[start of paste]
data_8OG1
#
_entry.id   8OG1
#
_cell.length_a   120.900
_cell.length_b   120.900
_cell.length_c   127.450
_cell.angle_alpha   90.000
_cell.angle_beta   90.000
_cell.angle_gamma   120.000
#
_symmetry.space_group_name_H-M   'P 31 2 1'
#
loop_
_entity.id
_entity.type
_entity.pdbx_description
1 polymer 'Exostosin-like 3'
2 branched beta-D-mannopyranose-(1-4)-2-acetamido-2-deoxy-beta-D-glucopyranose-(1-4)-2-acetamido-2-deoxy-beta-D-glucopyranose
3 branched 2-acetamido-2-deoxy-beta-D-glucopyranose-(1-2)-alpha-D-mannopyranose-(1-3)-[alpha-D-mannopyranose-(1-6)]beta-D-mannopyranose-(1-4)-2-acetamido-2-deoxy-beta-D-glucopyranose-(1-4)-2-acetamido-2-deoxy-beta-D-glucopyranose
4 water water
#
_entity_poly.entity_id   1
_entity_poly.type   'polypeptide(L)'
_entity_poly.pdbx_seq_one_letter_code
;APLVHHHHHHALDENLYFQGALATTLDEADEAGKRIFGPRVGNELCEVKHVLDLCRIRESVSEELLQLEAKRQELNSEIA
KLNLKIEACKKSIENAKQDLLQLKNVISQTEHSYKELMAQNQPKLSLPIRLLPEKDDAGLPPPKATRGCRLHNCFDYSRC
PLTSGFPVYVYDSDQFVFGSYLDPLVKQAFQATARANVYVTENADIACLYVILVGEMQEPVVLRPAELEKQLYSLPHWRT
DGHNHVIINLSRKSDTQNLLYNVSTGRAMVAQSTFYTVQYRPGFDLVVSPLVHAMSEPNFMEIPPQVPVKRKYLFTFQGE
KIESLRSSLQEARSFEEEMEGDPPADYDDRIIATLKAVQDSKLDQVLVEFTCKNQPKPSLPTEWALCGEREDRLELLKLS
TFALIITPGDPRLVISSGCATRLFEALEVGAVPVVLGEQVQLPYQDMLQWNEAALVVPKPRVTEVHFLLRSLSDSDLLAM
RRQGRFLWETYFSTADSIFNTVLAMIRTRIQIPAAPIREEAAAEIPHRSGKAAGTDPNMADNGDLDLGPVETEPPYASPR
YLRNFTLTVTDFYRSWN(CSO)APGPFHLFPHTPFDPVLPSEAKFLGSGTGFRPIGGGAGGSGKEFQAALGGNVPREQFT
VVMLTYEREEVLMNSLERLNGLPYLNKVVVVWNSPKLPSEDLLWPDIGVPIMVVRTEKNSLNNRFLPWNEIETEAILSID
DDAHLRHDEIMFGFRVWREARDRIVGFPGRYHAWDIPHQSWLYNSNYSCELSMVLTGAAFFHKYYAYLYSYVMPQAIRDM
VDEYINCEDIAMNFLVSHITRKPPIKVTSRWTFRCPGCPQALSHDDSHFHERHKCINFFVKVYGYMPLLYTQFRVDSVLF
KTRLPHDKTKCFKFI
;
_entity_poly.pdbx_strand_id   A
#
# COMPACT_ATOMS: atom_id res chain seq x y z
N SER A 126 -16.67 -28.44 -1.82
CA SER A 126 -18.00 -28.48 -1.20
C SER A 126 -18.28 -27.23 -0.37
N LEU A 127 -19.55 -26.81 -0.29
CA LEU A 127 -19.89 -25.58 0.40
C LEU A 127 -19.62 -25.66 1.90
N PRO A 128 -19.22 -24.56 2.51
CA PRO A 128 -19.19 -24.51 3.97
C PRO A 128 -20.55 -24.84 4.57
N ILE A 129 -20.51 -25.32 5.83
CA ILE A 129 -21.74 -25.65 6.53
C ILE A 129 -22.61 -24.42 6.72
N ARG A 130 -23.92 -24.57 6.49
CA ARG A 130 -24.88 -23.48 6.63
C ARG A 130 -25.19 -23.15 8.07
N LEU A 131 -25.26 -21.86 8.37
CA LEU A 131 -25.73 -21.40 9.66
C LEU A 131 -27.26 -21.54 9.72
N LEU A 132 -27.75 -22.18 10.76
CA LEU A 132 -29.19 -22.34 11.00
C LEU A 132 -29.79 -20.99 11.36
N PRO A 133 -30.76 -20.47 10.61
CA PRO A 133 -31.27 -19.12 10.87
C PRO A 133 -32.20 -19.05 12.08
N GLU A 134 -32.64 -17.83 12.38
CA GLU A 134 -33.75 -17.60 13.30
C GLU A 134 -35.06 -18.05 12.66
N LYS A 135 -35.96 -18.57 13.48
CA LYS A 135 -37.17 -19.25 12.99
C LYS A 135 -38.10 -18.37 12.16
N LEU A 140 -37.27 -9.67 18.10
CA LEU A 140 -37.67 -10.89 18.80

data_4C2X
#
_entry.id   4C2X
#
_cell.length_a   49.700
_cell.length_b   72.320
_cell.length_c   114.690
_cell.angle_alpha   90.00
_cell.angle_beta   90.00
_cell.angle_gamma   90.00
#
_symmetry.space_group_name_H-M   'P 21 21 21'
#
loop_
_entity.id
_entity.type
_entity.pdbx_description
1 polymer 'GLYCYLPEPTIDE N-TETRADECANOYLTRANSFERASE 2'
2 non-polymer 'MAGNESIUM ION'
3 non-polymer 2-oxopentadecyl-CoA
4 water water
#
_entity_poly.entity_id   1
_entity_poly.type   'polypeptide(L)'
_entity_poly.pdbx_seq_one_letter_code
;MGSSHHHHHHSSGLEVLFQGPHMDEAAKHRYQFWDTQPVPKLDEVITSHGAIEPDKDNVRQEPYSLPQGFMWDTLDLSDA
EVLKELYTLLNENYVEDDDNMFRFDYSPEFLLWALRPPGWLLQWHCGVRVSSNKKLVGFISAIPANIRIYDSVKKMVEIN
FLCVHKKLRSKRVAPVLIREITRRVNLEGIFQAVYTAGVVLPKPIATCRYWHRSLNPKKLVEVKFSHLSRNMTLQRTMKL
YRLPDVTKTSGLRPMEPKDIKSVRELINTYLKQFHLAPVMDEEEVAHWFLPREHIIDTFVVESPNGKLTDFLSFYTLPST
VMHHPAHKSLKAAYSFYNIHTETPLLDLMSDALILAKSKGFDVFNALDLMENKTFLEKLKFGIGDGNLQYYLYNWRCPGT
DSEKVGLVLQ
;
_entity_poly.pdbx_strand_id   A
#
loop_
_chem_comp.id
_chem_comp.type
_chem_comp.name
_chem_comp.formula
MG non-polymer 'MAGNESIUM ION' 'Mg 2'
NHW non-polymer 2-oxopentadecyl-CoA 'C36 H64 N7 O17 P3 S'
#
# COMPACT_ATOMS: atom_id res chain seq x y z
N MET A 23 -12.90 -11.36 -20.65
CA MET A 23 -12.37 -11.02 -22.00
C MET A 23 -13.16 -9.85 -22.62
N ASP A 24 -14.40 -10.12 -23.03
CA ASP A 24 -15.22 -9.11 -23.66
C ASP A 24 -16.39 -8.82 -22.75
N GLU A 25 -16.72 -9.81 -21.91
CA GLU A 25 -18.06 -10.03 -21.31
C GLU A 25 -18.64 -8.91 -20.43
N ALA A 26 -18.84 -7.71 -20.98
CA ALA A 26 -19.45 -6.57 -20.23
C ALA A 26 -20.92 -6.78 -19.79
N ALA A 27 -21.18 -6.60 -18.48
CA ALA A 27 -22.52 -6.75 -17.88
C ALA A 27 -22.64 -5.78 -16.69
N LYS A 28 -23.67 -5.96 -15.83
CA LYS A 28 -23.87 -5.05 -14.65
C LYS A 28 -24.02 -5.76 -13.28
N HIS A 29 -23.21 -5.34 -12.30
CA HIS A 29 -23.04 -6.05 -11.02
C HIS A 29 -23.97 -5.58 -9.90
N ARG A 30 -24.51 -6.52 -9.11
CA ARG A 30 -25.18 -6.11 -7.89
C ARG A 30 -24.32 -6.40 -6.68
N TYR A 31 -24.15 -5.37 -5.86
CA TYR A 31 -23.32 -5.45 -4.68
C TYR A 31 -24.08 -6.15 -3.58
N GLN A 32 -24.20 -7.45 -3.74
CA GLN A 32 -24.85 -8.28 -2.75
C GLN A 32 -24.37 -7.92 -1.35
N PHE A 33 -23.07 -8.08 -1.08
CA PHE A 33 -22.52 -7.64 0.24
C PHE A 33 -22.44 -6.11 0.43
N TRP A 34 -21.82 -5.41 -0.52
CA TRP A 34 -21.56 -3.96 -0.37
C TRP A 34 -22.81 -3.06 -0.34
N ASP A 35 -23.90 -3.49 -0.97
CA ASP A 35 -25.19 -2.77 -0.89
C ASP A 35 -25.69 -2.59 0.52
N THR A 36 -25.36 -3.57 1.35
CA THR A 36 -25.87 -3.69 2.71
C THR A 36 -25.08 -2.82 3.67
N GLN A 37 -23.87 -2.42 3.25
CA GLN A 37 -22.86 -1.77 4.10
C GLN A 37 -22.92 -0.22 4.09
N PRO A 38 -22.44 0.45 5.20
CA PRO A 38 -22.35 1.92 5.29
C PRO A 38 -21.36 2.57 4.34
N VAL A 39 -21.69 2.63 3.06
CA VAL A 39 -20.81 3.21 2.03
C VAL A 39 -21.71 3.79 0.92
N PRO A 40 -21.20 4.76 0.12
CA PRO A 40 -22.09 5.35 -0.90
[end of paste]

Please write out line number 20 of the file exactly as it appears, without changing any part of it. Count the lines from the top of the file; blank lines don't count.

3 branched 2-acetamido-2-deoxy-beta-D-glucopyranose-(1-2)-alpha-D-mannopyranose-(1-3)-[alpha-D-mannopyranose-(1-6)]beta-D-mannopyranose-(1-4)-2-acetamido-2-deoxy-beta-D-glucopyranose-(1-4)-2-acetamido-2-deoxy-beta-D-glucopyranose